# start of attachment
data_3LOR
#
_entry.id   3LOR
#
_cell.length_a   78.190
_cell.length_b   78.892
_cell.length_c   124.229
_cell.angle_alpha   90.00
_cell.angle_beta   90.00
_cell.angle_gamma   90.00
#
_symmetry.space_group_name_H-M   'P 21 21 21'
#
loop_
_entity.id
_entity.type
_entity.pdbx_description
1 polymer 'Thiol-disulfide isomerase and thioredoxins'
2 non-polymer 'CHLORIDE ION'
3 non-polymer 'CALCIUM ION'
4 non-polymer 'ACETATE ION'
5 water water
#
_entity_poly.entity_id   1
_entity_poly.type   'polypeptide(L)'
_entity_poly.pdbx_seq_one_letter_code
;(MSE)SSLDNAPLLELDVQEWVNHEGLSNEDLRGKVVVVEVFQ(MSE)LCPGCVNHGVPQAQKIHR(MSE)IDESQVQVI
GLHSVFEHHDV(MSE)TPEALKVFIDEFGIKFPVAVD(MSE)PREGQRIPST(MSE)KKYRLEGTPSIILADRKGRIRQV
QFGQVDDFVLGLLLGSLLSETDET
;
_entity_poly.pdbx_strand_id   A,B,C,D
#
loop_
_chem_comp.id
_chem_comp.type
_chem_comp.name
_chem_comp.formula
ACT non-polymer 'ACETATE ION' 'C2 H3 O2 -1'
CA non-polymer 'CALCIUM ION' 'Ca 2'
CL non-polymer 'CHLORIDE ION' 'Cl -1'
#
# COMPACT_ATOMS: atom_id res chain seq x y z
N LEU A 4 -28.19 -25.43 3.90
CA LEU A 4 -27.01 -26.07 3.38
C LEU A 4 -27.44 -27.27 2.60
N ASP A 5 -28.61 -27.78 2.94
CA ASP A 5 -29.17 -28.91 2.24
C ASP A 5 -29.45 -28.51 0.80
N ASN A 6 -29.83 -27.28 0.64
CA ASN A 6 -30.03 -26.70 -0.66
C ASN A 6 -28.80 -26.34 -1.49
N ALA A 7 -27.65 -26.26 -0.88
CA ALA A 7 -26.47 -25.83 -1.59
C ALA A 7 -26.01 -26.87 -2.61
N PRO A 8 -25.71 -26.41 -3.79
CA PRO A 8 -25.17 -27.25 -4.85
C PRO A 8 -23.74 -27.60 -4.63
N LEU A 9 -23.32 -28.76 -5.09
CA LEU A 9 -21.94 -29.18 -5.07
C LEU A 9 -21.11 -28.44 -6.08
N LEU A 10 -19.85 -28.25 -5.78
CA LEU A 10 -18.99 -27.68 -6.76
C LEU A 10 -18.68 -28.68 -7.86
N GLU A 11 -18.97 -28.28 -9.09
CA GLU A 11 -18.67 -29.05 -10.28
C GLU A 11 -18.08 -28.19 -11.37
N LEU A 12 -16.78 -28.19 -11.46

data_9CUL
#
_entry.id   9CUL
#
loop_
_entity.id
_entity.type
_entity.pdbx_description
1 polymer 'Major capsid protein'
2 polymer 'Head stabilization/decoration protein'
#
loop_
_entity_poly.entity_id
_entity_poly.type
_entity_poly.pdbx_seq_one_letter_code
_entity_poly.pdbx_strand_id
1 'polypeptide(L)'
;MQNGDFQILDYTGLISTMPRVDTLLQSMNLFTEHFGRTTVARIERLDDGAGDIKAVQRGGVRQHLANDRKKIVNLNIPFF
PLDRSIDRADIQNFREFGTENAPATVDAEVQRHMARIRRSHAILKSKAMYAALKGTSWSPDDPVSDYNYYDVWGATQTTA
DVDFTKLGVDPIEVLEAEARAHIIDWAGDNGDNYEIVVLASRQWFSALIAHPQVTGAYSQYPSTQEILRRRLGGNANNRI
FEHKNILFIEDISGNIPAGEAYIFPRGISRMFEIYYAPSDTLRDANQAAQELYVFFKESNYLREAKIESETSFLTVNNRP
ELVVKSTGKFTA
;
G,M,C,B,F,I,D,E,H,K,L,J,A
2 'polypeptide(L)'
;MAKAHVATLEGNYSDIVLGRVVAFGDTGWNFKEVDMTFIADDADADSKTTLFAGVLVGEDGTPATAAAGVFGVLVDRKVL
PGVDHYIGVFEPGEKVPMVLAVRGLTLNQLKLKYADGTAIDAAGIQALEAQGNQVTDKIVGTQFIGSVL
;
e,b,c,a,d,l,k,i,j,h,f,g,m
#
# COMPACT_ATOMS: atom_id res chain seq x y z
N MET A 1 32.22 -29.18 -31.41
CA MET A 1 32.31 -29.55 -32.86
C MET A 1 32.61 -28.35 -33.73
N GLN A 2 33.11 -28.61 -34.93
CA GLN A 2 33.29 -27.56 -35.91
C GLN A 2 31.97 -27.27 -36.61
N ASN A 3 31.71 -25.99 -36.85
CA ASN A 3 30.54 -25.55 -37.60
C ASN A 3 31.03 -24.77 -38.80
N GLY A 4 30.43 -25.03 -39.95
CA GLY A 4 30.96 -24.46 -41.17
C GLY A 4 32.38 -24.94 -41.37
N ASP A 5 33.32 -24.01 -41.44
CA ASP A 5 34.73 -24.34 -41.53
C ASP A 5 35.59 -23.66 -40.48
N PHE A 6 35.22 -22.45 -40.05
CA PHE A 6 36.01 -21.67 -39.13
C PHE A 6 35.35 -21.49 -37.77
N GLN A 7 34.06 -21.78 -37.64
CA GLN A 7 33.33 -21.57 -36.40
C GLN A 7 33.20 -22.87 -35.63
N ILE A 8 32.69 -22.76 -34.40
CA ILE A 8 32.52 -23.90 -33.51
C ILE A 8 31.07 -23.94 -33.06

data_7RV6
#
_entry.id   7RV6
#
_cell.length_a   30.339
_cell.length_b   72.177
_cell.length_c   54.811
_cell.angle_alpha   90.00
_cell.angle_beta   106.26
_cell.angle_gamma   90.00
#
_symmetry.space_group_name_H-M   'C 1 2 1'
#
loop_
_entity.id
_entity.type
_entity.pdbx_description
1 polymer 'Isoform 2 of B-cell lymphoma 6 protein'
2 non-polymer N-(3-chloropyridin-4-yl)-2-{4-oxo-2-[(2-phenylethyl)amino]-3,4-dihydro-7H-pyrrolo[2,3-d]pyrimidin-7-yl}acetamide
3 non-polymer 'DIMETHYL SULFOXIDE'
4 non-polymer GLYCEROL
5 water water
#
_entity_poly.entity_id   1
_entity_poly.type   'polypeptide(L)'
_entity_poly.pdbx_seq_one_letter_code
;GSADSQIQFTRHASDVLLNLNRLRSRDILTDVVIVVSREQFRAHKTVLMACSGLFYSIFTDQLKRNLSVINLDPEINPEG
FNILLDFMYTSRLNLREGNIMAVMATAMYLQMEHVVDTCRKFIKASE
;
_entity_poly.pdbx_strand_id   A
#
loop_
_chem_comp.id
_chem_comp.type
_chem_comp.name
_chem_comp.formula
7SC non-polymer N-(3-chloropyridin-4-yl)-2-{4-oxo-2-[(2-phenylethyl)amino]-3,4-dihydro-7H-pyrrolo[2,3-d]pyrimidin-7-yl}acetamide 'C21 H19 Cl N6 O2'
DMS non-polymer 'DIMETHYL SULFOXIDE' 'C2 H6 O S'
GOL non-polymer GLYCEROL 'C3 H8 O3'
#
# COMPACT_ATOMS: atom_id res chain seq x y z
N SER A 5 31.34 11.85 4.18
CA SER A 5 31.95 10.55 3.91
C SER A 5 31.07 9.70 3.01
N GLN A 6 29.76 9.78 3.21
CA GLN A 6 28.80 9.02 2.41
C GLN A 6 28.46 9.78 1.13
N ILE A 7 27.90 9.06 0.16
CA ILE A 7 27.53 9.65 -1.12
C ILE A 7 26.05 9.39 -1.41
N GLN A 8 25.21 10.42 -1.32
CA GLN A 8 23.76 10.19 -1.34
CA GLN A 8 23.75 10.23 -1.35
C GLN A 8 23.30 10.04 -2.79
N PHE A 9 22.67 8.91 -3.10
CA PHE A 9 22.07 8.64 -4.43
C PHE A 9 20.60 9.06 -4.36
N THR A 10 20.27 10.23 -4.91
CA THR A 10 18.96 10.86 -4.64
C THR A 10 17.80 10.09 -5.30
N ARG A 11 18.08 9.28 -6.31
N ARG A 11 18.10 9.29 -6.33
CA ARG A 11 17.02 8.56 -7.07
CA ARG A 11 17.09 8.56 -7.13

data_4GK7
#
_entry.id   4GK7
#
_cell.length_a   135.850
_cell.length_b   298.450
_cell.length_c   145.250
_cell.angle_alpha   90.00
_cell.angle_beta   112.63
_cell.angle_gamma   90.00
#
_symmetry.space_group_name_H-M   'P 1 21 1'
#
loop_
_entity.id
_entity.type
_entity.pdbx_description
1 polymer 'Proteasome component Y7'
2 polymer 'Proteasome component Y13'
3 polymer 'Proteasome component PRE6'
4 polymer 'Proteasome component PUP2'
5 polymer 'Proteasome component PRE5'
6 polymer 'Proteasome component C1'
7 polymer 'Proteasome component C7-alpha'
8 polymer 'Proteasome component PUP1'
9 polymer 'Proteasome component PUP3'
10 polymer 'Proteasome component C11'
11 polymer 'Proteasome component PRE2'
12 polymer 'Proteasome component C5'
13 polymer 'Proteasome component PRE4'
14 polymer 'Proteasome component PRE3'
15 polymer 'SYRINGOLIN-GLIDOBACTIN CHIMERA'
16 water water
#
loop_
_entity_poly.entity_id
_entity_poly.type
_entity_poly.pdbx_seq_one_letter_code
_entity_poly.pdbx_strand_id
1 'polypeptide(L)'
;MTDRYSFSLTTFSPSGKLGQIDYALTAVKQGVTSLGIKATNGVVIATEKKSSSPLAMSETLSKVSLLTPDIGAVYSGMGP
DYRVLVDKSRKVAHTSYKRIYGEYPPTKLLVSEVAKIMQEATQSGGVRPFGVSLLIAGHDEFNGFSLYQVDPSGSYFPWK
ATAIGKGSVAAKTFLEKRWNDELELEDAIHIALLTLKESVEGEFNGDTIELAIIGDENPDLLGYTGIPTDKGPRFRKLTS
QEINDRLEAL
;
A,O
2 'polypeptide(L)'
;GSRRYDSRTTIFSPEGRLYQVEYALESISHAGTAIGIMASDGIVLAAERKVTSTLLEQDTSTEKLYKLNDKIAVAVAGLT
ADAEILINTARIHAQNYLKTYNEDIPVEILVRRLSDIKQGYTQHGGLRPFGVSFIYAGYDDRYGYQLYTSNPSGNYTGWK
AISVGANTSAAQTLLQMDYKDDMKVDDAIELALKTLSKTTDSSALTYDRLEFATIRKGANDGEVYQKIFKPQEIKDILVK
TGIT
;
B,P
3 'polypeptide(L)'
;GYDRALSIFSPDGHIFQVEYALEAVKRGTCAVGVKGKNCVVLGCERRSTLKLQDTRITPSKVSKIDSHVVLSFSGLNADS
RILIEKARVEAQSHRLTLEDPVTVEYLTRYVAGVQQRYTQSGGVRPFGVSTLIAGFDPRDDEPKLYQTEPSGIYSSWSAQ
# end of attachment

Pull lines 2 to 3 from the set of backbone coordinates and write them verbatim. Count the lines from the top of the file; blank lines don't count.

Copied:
#
_entry.id   3LOR